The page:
Women are significantly underrepresented in the editorial boards of marketing academic journals, and awards and recognition favour men, new research from the University of Bath School of Management has found.
In their study ‘It’s hard to be what you can’t see’ – gender representation in marketing’s academic journals’, Professor Andrea Prothero of Business and Society at University College Dublin and co-researcher Professor Pierre McDonagh examined gender representation in 20 marketing academic journals through three areas – the gender composition of editorial boards, special issue celebrations and the awards process.
The research found that since 2017 the number of women in editorial board roles had grown by 4.5% and that the number of female editors-in-chief had risen to 39 percent from 18 percent over the same period. But men still held 68% of all editorial board roles and the discrepancy was even greater at the advisory board level.
“The results are stark, disappointing and somewhat shocking. I think many people might expect both marketing and academia to be progressive areas but in 2021 it is simply not acceptable for example, that 88% of advisory board members within our journals are men, or that some journals in our field have never had a female editor-in-chief,” McDonagh said.
Prothero said she and McDonagh were moved to study this issue as they believed many scholars were not aware of the scale of the gender discrimination problem in marketing academic journals or of the particular challenges around awards and celebrations of academic achievement.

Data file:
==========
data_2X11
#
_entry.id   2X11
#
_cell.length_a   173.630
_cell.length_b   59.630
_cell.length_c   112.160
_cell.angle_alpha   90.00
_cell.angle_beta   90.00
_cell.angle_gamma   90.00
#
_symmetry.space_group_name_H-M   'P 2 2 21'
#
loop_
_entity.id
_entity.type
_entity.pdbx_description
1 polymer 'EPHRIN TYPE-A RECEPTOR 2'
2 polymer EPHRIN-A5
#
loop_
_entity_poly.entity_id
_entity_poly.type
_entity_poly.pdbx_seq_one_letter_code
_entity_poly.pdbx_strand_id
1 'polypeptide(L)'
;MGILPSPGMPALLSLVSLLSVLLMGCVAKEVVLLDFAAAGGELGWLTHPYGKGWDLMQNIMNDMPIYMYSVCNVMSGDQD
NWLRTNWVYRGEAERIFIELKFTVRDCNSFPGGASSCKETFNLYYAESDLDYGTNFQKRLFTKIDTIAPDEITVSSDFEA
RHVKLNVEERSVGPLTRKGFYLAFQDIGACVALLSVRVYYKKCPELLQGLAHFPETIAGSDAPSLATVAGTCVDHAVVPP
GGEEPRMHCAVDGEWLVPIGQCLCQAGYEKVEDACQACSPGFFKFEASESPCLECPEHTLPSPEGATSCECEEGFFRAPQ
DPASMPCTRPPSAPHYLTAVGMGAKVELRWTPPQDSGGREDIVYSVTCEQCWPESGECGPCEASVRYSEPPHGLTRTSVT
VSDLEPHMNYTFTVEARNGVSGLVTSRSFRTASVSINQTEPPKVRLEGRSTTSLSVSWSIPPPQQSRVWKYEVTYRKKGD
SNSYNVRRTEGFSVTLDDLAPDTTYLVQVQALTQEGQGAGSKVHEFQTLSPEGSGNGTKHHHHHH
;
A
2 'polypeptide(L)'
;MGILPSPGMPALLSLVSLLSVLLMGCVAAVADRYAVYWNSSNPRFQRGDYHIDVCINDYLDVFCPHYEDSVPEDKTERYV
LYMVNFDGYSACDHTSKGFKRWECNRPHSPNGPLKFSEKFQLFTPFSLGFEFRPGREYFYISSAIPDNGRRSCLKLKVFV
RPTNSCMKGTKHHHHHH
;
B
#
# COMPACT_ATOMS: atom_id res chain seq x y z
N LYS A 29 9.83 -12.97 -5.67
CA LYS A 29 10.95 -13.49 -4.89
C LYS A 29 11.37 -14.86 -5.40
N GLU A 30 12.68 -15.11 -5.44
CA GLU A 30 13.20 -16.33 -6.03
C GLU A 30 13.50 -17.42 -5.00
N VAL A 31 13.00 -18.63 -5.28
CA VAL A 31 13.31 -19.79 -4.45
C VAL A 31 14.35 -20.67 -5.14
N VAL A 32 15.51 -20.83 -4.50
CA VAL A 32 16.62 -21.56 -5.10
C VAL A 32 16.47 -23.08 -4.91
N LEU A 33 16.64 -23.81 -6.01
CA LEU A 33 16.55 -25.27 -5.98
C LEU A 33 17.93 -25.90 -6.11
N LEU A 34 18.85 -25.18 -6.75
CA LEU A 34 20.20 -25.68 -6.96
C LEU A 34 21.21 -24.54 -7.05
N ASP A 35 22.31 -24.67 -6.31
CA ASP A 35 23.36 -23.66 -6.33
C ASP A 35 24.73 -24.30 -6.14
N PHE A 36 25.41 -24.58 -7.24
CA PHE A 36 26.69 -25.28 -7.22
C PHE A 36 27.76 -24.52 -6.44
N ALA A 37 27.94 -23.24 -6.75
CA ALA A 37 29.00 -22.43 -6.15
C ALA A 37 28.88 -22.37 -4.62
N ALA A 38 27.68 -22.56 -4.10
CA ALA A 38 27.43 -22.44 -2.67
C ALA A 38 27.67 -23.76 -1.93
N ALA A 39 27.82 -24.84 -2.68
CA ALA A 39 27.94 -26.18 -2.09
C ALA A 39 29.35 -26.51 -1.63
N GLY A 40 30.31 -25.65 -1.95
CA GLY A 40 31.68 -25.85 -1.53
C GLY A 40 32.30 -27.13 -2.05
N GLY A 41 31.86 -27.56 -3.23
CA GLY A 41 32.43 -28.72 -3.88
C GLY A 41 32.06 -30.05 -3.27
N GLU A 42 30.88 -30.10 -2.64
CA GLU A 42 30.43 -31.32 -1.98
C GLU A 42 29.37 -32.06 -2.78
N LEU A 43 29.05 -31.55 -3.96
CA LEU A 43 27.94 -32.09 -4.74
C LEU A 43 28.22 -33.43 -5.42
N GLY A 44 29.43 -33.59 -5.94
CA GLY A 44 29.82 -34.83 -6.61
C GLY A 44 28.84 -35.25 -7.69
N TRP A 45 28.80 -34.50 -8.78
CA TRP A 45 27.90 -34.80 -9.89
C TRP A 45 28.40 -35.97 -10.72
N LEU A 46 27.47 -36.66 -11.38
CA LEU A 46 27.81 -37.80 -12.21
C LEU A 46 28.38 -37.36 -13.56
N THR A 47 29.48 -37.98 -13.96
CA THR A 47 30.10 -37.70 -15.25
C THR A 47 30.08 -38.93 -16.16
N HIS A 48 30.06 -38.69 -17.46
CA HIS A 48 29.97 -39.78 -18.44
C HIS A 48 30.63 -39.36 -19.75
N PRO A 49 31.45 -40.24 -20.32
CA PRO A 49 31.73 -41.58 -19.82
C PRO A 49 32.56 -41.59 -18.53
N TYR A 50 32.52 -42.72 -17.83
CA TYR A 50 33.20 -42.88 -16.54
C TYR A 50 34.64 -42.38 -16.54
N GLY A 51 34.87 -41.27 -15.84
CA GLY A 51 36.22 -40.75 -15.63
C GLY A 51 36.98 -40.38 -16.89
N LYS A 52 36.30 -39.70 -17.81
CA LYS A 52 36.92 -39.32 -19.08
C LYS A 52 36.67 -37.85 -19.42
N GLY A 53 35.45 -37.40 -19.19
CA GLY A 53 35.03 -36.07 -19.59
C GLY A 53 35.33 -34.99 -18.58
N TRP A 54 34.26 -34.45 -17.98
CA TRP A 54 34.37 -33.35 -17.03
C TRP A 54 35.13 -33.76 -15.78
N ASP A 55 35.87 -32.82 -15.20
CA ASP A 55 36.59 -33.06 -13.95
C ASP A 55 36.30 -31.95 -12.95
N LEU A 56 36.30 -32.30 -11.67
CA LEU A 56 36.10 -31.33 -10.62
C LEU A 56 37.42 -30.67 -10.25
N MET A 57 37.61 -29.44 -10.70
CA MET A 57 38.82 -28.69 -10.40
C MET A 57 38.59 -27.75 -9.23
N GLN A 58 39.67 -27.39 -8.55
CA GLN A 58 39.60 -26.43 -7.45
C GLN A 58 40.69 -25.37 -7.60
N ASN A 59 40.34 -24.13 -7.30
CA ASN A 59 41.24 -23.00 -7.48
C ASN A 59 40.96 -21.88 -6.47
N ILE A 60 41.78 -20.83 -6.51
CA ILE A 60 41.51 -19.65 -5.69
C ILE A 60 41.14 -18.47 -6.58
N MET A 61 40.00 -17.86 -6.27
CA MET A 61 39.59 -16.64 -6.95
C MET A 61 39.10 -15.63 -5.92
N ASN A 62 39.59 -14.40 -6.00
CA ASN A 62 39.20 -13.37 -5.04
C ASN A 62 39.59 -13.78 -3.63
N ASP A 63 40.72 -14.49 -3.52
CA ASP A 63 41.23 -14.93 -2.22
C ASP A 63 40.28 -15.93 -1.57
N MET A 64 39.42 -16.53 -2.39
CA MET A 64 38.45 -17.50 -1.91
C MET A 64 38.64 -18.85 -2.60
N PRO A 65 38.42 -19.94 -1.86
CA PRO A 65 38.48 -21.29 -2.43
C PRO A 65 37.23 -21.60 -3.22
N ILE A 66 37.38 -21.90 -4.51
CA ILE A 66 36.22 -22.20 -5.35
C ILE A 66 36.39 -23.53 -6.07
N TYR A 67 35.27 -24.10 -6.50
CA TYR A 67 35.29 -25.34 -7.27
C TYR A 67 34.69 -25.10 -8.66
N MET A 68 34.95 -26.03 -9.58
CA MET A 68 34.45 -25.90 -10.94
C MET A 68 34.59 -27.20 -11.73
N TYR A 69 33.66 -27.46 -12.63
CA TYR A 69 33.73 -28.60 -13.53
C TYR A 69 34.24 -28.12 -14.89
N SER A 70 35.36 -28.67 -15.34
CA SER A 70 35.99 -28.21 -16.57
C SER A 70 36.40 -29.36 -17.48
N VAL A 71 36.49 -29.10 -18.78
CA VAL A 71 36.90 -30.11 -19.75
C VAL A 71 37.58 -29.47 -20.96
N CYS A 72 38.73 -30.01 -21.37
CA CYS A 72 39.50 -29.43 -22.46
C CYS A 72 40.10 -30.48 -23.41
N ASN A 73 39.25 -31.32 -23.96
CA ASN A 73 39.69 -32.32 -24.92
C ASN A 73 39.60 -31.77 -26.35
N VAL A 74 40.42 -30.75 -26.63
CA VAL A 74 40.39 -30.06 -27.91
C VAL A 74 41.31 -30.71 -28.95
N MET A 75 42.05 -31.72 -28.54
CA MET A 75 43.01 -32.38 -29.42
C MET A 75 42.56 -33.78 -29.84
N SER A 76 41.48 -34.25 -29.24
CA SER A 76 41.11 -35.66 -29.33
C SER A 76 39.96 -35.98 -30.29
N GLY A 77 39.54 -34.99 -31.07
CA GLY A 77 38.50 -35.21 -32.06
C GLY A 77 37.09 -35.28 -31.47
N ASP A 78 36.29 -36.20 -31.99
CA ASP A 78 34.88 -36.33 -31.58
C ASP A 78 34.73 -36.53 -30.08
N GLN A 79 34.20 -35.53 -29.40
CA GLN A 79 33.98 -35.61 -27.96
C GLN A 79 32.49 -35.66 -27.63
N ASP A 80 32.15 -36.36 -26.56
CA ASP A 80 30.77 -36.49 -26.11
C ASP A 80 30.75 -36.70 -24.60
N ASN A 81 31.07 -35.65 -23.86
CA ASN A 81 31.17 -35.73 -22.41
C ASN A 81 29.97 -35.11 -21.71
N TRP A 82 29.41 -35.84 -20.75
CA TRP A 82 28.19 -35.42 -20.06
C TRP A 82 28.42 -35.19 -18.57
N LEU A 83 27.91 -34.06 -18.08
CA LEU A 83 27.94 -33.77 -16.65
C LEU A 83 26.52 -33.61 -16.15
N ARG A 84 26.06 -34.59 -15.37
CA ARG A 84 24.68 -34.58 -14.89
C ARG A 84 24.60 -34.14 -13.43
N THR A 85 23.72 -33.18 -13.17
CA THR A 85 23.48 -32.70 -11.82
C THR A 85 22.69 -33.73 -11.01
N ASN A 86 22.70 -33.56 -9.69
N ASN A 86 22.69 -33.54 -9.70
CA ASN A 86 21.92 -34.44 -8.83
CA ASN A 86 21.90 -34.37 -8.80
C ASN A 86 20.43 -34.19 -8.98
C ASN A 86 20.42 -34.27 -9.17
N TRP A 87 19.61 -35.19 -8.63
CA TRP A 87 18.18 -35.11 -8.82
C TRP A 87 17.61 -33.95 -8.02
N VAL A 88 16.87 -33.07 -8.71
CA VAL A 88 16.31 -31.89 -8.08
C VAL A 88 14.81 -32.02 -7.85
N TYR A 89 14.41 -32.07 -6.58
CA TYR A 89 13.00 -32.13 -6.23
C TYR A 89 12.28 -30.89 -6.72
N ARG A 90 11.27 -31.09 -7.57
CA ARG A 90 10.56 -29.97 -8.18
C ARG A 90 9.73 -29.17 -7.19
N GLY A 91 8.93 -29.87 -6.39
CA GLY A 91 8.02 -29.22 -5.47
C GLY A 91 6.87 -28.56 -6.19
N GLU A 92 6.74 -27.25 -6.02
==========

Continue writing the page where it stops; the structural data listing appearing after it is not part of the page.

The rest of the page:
“Our research also highlighted how journal celebrations also favour men. Special issues for example include reflections from previous editors (who are mostly men), and invited commentaries (who are mostly men). And, where journals and/or their related associations celebrate outstanding research through awards processes, those awards which are named after leading figures in the field are all named after men!” she said.
McDonagh said he and Prothero were not arguing that women are deliberately excluded from awards and recognition, but that structural, systemic and institutional biases meant male colleagues were privileged over women.
“And this of course, also means that injustice and inequality for female academics are perpetuated. Our goal is to get scholars in the marketing academy to think differently about things that are hidden in plain sight. We also want them to join us in asking for meaningful change with respect to existing gender discrimination in the marketing journals,” he said.
McDonagh said publishing houses and editors should take four steps towards tackling gender representation issues. Firstly, build diversity into existing journal review boards, and second, introduce a quota system to ensure diversity of people across advisory boards, manuscript review boards, and in roles such as associate editors, co-editors, and editors-in-chief. Publishing houses in particular, have been discussing more inclusive and diverse editorial boards across academia, but Prothero said it was important to move beyond talk and implement new policies. And, while this study focused on gender representation, other dimensions such as race were equally as important.
“As a third step, we should ask awkward questions of the leaders in our field – why do the majority of named awards in our field honour white men? We request awards which also honour the leading people of colour and females in our field, he said.
Finally, Prothero and McDonagh urged editors-in-chief to celebrate those less visible to others.
“We have female role models for younger scholars to inspire them to greatness, but they are not celebrated or included either in editorial boards or in special issue celebrations to the same extent as men. Let’s rectify this. Quite simply the current status quo is an injustice – not everyone is a white male academic, so why do they dominate everything?” he asked.